Shelf life

Competition has reached new heights in the women's magazine market, where there is talk of an imminent price war, and Cosmopolitan unveils its first nude centrefolds in 20 years.

After the launch of the new gossip weekly Here!, whose first issue went on sale at 35p earlier this month, IPC is this week slashing the cover price of Woman and Woman's Own from 55p to 30p. IPC's publishing director, Jackie Newcombe, says the move is a one-off promotion in response to growing competition. The company plans to increase the print runs of both titles to 1.3 million: Woman and Woman's Own currently sell 800,099 and 761,024 respectively. But with reports that IPC's rival, Gruner & Jahr, is considering cutting the price of Best, from 55p to 35p, publishers are bracing themselves.

Meanwhile, Cosmopolitan is wooing readers with the promise of nude centrefolds in the July issue. Well, almost. To avoid offending, Baywatch's David Chokachi, the TV presenter Antoine de Caunes, the UK actor Patrick Robinson and the rugby player Kyran Bracken discreetly concealed their collective manhood for the shoot. All of them feature in a specially sealed, bound- in section. Sadly, David Bowie, and John Major were among those who refused to take part.

Tensions are also growing in the gossip-weeklies market, where weekly sales of OK! are below expectations - between 130,000 and 140,000 compared with monthly sales in the second half of last year of 207,524, OK!'s editor, Richard Barber, has revealed. The title switched to weekly publication earlier this year to challenge Hello!, before the arrival of a third player, Here!. Here! got off to a strong start, the first issue containing an exclusive interview with Fergie. Ad agencies have given it a warm welcome: "What Here! lacks in glamour it makes up for in Peeping Tom style," says one. Even so, they suggest its price-hike to 70p and its slightly downmarket image could dent the title's long-term sales target: 400,000 a week.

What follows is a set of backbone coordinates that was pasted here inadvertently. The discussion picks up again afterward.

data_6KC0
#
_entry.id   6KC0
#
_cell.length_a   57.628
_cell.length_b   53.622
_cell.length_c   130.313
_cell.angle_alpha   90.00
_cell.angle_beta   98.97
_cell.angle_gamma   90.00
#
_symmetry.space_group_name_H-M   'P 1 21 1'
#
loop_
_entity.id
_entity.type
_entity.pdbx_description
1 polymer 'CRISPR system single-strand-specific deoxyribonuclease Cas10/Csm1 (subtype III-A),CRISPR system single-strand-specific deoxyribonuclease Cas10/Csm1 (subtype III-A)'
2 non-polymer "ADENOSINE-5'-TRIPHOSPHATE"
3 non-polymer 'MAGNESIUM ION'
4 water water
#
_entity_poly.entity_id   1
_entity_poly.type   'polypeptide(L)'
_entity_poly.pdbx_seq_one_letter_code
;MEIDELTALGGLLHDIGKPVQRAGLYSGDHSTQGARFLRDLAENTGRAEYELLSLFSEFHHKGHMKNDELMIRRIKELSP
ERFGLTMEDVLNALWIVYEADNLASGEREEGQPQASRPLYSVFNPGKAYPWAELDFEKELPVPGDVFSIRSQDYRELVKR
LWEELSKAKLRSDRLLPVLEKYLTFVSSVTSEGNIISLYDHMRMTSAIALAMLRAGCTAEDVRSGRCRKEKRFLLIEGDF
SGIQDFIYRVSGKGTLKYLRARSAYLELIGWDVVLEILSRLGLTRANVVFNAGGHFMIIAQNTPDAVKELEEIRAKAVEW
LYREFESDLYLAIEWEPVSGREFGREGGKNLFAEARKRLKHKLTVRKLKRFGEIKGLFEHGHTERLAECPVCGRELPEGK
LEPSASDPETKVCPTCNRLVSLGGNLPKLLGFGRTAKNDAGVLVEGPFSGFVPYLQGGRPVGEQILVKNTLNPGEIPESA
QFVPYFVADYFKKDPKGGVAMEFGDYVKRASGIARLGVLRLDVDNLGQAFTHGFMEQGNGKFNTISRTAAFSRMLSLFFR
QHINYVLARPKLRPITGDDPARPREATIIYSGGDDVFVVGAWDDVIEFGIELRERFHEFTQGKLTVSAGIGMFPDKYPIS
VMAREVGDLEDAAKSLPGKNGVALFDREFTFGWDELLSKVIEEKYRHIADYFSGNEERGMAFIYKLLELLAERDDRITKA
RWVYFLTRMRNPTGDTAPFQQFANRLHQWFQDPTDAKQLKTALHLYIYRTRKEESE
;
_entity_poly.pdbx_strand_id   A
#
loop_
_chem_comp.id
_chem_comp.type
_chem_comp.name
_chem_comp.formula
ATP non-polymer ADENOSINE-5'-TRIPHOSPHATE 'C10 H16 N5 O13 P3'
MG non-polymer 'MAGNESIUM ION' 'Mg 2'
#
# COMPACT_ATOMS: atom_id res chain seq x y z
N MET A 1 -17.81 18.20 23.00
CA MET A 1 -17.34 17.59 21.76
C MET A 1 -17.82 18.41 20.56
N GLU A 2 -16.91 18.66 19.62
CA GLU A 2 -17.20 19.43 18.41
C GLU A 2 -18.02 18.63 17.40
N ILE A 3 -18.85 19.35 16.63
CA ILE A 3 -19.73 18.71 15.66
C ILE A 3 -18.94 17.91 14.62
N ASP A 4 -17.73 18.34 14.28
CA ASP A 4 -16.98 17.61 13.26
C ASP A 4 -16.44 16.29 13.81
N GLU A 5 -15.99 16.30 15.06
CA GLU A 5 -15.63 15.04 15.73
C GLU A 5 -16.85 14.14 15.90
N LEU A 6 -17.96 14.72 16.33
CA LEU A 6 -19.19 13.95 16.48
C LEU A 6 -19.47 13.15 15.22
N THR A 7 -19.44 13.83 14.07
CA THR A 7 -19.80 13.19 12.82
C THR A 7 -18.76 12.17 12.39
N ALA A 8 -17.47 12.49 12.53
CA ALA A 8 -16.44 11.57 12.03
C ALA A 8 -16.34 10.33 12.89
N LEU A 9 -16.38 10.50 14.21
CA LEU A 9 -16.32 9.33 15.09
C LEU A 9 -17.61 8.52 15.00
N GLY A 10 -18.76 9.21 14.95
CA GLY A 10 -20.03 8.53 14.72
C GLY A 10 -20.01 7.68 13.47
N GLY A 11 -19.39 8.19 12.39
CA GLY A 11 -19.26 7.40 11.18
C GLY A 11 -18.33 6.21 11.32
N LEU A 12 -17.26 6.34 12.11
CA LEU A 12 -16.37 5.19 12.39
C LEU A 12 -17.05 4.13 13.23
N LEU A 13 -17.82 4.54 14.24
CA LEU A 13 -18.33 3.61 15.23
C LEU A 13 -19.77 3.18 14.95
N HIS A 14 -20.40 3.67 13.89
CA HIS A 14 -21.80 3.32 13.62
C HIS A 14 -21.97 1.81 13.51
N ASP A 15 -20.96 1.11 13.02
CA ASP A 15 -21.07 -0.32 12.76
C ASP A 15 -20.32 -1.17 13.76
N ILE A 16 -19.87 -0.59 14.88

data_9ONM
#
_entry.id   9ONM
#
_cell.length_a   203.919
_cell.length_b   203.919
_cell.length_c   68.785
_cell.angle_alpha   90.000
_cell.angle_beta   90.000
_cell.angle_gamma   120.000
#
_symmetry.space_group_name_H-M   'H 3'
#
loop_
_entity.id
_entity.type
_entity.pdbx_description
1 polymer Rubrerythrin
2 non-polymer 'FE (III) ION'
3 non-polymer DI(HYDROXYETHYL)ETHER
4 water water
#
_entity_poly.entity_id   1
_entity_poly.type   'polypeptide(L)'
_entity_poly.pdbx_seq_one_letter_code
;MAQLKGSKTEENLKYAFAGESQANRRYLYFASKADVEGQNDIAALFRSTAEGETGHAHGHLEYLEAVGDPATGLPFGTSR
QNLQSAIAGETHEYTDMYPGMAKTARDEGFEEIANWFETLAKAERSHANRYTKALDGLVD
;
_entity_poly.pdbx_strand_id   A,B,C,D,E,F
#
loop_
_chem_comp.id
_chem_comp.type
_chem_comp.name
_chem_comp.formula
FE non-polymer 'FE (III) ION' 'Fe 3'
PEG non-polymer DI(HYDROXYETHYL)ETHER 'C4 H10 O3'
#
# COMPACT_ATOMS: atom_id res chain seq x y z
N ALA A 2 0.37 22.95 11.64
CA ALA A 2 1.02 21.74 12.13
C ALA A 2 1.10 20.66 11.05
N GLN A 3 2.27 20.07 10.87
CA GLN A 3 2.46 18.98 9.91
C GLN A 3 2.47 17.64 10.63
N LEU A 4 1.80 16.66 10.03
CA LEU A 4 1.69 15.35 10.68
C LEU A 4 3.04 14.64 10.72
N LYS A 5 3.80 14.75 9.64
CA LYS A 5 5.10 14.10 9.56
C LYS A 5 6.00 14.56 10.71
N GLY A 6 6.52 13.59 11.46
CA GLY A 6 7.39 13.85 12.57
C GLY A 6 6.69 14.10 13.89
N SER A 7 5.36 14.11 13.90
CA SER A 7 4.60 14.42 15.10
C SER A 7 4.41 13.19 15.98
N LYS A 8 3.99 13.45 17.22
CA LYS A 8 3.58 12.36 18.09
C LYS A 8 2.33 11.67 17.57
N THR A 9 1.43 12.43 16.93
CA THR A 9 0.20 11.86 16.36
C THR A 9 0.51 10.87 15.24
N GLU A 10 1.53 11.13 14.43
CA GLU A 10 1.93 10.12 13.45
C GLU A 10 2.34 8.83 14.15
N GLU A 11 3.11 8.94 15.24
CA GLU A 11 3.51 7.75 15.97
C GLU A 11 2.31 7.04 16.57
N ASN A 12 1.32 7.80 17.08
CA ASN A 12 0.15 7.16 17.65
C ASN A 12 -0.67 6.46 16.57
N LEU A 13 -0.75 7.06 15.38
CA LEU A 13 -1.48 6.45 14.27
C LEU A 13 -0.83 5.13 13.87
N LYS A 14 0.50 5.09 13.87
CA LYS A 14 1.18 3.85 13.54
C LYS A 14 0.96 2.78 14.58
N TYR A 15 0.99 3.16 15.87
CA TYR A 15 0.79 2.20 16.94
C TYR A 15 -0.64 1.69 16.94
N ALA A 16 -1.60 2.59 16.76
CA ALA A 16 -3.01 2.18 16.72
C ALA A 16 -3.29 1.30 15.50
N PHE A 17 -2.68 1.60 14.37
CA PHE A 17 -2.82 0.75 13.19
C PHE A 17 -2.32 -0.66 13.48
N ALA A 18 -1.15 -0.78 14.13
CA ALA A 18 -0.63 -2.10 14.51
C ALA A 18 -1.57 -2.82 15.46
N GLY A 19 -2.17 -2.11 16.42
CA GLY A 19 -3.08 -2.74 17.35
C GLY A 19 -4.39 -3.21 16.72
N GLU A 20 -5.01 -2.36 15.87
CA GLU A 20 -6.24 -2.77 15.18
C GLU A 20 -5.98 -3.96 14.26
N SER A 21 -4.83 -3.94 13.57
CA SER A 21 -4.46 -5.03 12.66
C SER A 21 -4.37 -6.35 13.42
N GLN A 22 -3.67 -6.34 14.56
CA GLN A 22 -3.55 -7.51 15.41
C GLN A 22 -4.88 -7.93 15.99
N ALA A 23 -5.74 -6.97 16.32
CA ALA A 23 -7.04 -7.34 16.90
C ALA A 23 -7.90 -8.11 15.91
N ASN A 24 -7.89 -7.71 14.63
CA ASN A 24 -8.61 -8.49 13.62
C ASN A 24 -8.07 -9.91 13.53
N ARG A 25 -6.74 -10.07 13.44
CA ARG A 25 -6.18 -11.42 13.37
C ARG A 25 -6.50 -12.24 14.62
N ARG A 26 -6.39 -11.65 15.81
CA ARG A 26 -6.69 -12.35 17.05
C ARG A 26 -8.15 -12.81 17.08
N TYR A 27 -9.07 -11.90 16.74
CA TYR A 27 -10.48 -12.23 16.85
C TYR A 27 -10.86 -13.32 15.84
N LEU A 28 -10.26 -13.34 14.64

Emap Elan has confirmed plans to launch a glossy to plug the gap between its titles More! and Elle. Code-named "Project Beryl", it will be the first women's monthly to be launched in eight years. Edited by Toni Rodgers, the ex-editor of Just Seventeen, "Beryl" will tackle 19 and Company head on, with a mix of fashion, beauty, relationships and sex - but insiders promise "a fresh spin" to appeal to women aged between 18 and 28.

Publishing expected the move, but warn: "Emap must tread a fine line between cannibalising the readership of its existing titles."

An independent publisher's plans to launch an upmarket glossy called Scottish Tatler have run aground following a complaint by Conde Nast Tatler's publisher.

"We threatened legal action, but last week the situation was resolved," Conde Nast's financial director, Michael Garvin, confirms. "They have agreed to change both the name of the magazine and company."

Scottish Tatler was the brainchild of Johnny Elliott, the one-time owner of Tatler. News of the launch emerged in May, when a prospectus was sent to ad agencies.

IPC has confirmed a September launch for Eat Soup - a food, drink and travel magazine for lads aged 25 plus. It will start as a bi-monthly, with a print run of 70,000. IPC hopes sales will stabilise at around 45,000, matching initial estimates for Loaded.

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